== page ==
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Chapter 34 : Fermented Meat, Poultry, and Fish Products

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Abstract:

Understanding the technological, microbiological, and biochemical processes that occur during meat, poultry, and fish fermentation is essential for ensuring safe, palatable products. Dry and semidry sausages represent the largest category of fermented meat products, with many present-day processing practices having their origin in the Mediterranean region. This chapter talks about factors affecting color, texture, flavor, and appearance of fermented meats. Incorporation of sodium chloride, sodium or potassium nitrite and/or nitrate, glucose, and homofermentative lactic acid starter cultures in sausage formulas dramatically alters the ecology of the culture environment and chemical characteristics of finished products. The chapter also talks about chemical characteristics of fermented dry and semidry sausage products including cervelat, capicola and salami. Fish fermentation involves minimal bacterial conversion of carbohydrates to lactic acid but entails extensive tissue degradation by proteolytic and lipolytic enzymes derived from viscera and muscle tissues. Sauces have a predominantly salty taste and are derived from decanting or pressing fermented fish or shrimp after a 9-month to 1-year fermentation. The use of starter cultures in fermented meat products is a relatively recent practice compared with their use in fermented dairy foods and alcoholic beverages. More recent trends have been focused on starter cultures not only as fermentation tools but also for functional food purposes, to capitalize on their flavor-enhancing, bioprotective, and health-beneficial properties. The advantage of microbial activity is the reduction of nitrates, thus removing excess nitrate/ nitrite from the meat.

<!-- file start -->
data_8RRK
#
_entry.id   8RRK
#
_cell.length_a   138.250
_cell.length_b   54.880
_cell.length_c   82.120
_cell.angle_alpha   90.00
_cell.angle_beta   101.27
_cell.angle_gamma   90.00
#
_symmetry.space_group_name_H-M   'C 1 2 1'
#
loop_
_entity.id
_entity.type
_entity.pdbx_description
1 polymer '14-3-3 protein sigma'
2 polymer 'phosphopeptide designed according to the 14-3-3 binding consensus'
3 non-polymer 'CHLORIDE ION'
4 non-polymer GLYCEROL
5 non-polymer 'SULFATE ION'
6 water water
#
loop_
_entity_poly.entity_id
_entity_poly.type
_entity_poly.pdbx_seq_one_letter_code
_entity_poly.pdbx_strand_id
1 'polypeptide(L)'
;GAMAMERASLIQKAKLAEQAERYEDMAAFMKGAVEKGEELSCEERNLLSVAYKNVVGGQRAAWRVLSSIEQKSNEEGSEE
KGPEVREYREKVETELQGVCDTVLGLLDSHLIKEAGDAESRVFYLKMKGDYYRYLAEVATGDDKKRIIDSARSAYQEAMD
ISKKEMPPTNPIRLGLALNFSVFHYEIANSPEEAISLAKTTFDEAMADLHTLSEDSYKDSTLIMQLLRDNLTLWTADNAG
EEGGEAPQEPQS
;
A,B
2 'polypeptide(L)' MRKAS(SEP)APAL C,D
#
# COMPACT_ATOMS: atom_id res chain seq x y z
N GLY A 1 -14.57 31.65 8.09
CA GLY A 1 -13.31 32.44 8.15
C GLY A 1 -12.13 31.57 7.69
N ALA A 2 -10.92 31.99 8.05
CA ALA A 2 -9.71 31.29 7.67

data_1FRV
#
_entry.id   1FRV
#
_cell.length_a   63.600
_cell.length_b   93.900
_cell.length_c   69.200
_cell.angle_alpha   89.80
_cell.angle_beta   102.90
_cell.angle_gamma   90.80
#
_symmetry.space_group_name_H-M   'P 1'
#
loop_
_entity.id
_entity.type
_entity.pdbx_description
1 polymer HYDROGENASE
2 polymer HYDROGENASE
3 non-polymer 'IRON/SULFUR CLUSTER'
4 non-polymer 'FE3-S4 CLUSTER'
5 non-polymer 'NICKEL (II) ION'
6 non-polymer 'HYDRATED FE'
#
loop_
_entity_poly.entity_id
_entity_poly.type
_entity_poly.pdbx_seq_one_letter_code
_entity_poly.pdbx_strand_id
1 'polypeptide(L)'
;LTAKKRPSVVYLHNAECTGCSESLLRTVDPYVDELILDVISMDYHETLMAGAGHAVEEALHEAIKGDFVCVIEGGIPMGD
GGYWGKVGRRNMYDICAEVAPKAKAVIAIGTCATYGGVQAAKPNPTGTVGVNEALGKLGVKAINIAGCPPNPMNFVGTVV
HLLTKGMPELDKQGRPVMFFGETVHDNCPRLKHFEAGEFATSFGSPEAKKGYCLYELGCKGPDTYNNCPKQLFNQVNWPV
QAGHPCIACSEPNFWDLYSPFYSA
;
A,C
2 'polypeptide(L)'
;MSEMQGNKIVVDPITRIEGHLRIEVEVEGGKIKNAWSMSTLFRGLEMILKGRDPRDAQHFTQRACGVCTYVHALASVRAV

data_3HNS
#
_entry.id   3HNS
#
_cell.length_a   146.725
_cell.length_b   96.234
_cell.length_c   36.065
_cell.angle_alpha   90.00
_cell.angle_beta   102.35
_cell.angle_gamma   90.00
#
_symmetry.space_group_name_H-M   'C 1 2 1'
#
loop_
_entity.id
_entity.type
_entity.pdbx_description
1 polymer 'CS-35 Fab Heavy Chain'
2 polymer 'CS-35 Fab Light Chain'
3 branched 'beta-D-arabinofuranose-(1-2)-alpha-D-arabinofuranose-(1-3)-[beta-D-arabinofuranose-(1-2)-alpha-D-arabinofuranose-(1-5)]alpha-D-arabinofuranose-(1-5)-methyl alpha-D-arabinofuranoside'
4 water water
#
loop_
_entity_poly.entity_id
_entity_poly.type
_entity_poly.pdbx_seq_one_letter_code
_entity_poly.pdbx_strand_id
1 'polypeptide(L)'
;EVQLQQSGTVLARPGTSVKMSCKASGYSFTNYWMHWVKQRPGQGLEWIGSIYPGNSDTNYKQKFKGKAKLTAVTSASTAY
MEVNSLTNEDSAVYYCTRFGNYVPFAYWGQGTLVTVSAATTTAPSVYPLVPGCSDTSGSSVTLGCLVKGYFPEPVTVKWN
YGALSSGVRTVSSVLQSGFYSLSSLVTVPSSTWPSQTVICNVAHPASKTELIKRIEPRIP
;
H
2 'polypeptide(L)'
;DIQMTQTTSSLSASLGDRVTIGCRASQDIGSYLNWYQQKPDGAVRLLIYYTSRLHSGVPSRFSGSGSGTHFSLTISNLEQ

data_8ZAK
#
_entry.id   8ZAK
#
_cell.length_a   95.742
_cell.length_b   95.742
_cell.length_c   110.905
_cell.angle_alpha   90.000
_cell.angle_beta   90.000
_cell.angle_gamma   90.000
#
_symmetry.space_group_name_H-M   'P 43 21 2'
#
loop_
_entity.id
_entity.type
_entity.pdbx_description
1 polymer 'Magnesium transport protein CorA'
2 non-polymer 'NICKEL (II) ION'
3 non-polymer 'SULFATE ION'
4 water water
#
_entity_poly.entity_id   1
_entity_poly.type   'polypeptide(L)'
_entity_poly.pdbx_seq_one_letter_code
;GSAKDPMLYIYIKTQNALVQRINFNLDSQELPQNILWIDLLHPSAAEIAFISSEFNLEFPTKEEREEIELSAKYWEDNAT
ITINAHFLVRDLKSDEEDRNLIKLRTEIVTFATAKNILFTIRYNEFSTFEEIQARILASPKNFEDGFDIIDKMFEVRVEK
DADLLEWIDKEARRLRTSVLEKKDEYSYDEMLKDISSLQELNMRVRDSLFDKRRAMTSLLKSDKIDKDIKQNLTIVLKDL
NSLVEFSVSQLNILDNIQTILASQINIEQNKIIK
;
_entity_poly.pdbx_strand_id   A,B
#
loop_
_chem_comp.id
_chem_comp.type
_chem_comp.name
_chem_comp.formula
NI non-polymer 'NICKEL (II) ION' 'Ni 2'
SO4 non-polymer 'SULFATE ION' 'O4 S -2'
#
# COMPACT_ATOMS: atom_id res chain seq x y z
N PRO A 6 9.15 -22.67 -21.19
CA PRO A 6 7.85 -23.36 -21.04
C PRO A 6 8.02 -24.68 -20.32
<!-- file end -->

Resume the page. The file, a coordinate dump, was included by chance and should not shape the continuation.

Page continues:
Citation: Ricke S, Koo O, Keeton J. 2013. Fermented Meat, Poultry, and Fish Products, p 857-880. In Doyle M, Buchanan R (ed), Food Microbiology. ASM Press, Washington, DC. doi: 10.1128/9781555818463.ch34
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Tables

Generic image for table
Table 34.1

Categories and origins of selected dry and semidry sausages

Citation: Ricke S, Koo O, Keeton J. 2013. Fermented Meat, Poultry, and Fish Products, p 857-880. In Doyle M, Buchanan R (ed), Food Microbiology. ASM Press, Washington, DC. doi: 10.1128/9781555818463.ch34
Generic image for table
Table 34.2

Compositions of two types of fermented sausages

Citation: Ricke S, Koo O, Keeton J. 2013. Fermented Meat, Poultry, and Fish Products, p 857-880. In Doyle M, Buchanan R (ed), Food Microbiology. ASM Press, Washington, DC. doi: 10.1128/9781555818463.ch34
Generic image for table
Table 34.3

Generic manufacturing scheme for dry and semidry fermented sausages with starter cultures

Citation: Ricke S, Koo O, Keeton J. 2013. Fermented Meat, Poultry, and Fish Products, p 857-880. In Doyle M, Buchanan R (ed), Food Microbiology. ASM Press, Washington, DC. doi: 10.1128/9781555818463.ch34
Generic image for table
Table 34.4

Chemical characteristics of selected fermented sausage products

Citation: Ricke S, Koo O, Keeton J. 2013. Fermented Meat, Poultry, and Fish Products, p 857-880. In Doyle M, Buchanan R (ed), Food Microbiology. ASM Press, Washington, DC. doi: 10.1128/9781555818463.ch34
Generic image for table
Table 34.5

Research needs for meat starter cultures

Citation: Ricke S, Koo O, Keeton J. 2013. Fermented Meat, Poultry, and Fish Products, p 857-880. In Doyle M, Buchanan R (ed), Food Microbiology. ASM Press, Washington, DC. doi: 10.1128/9781555818463.ch34

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